The above description has been with regard to specific structural embodiments of the invention. However, it will be understood that the scope of the present invention encompasses obvious modifications of these specific structural embodiments as well as combinations of the specific structural features thereof.

1 claim:

1. A squeegee device for applying liquid, in particular highly viscous liquid, onto the surface of a material, said device comprising:

a perforated screen mounted for movement in contact at one surface thereof with said material;

a rotatable roller squeegee having an outer extreme surface mounted at a position spaced from said screen;

means for rotating said roller squeegee at a speed greater than the speed of movement of said screen;

a stationary guide wall member having a concave surface, said guide wall member being mounted such that said concave surface is spaced from the cylindrical peripheral surface of said roller-squeegee, thereby forming a gap between said roller squeegee and said guide wall member, there being a plane extending through the axis of said roller squeegee and the line formed by the points on said roller squeegee positioned most closely to said screen,

said guide wall member being mounted on that side of said plane wherein a point on the periphery of said roller squeegee and said screen approach each other during movement thereof, an edge of said guide wall member being positioned between said roller squeegee and said screen; and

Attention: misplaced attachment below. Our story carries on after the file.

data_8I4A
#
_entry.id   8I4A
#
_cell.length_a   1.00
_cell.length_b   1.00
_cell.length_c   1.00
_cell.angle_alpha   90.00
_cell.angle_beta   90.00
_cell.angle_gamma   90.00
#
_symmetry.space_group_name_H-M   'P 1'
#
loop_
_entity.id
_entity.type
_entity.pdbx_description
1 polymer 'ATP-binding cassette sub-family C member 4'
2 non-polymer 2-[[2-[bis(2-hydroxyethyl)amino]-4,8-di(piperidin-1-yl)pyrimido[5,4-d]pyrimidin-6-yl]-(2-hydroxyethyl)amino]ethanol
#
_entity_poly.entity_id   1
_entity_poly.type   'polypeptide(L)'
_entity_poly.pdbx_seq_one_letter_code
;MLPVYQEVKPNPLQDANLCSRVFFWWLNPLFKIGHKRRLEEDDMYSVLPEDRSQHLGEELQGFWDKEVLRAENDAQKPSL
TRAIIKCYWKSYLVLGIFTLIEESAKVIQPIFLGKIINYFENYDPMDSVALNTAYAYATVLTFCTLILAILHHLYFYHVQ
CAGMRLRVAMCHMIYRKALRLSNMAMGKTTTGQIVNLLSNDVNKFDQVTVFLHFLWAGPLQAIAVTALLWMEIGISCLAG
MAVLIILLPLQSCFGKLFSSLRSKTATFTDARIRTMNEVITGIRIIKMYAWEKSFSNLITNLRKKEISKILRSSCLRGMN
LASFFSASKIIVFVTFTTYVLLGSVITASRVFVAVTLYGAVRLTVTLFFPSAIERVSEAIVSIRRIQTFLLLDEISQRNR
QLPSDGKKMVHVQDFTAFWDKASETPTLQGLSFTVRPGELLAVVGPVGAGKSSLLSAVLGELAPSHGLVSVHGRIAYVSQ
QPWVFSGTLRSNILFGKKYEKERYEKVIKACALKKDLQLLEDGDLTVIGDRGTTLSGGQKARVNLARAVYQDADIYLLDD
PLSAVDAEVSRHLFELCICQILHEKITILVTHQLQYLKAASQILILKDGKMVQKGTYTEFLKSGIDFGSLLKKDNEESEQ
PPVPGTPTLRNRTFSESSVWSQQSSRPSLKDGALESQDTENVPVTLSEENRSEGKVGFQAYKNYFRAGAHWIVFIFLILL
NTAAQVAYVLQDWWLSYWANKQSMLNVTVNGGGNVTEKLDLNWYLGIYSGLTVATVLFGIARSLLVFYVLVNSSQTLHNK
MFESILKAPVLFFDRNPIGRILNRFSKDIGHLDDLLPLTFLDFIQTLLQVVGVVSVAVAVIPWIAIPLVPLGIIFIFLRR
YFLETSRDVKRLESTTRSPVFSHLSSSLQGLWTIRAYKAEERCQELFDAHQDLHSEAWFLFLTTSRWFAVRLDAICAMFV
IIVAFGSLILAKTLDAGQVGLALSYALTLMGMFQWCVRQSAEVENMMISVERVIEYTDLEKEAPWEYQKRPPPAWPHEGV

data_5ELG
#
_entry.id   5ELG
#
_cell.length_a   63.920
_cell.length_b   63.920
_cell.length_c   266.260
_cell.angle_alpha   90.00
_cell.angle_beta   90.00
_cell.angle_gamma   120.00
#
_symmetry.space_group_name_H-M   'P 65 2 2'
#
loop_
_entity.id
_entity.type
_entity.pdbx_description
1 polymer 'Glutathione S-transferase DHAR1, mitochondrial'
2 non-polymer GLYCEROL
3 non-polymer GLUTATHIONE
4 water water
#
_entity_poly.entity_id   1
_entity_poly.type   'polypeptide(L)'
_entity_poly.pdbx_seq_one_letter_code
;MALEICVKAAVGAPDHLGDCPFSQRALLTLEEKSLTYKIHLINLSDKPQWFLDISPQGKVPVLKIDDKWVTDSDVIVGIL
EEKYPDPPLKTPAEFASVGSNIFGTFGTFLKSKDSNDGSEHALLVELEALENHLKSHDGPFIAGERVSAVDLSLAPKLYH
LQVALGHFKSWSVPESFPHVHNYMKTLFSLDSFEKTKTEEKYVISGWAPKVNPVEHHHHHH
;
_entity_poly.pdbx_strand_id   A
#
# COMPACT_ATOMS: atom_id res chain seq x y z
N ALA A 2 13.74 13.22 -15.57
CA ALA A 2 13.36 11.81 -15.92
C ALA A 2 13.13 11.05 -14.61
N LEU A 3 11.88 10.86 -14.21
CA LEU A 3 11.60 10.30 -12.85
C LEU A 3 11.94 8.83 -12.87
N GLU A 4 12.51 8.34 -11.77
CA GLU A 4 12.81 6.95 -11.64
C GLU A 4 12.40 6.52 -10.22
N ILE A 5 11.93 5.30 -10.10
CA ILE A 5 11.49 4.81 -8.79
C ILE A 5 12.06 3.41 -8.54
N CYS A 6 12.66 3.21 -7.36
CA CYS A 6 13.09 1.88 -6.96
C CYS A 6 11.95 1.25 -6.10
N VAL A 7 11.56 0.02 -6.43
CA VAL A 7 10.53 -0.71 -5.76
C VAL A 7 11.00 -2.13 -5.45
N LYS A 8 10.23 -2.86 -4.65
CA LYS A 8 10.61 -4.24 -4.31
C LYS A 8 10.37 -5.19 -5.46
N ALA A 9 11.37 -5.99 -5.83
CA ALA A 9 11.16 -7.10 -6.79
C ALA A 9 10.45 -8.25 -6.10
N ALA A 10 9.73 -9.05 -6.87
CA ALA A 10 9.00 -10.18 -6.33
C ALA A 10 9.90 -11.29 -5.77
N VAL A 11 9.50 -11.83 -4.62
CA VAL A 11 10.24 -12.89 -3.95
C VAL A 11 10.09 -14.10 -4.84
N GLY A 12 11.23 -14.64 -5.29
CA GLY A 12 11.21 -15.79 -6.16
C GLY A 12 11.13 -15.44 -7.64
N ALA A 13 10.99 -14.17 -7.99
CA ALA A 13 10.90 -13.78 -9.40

sealing means sealing said guide wall member to said screen; whereby said liquid is conveyed on rotation of said roller squeegee, through said gap and towards the surface of the material and the pressure of said liquid in said gap is increased.

2. A device as claimed in claim 1, further comprising means forming a liquid chamber between said roller squeegee and said screen, said forming means comprising a squeegee box supporting said roller squeegee, said guide wall member forming a wall of said liquid chamher.

3. A device as claimed in claim 2, wherein said guide wall member is an integral part of said squeegee box.

4. A device as claimed in claim 3, wherein said guide wall member comprises a first wall of said squeegee box; and further comprising a second roller mounted in said squeegee box above said roller squeegee, said second roller being mounted for variable speed rotation; a second wall of said squeegee box defining a second gap with said second roller; said second gap being in communication with the first mentioned gap.

5. A device as claimed in claim 2, wherein said guide wall member is attached to said squeegee box and forms one wall thereof.

6. A device as claimed in claim 5, wherein said guide wall member forming one wall of said squeegee box extends over substantially half of the circumference of said roller squeegee.

7. A device as claimed in claim 5, further comprising a cylinder, rotatable in a direction opposite to that of said roller squeegee, mounted within said squeegee box at a position above and offset horizontally with respect to said roller squeegee, said cylinder being provided on the periphery thereof with inclined resilient strips extending parallel to the axis of said cylinder.

8. A device as claimed in claim 1, wherein said perforated screen comprises a cylindrical rotary mounted screen.

9. A device as claimed in claim 1, wherein the thickness of said gap is uniform.

10. A device as claimed in claim 1, wherein the thickness of said gap lessens in a tapered manner from an end thereof furthest from said screen to an end thereof closest to said screen.

Patent Citations
Cited PatentFiling datePublication dateApplicantTitle
US2180135 *Jul 1, 1937Nov 14, 1939Fred R BartholomewPrinting machine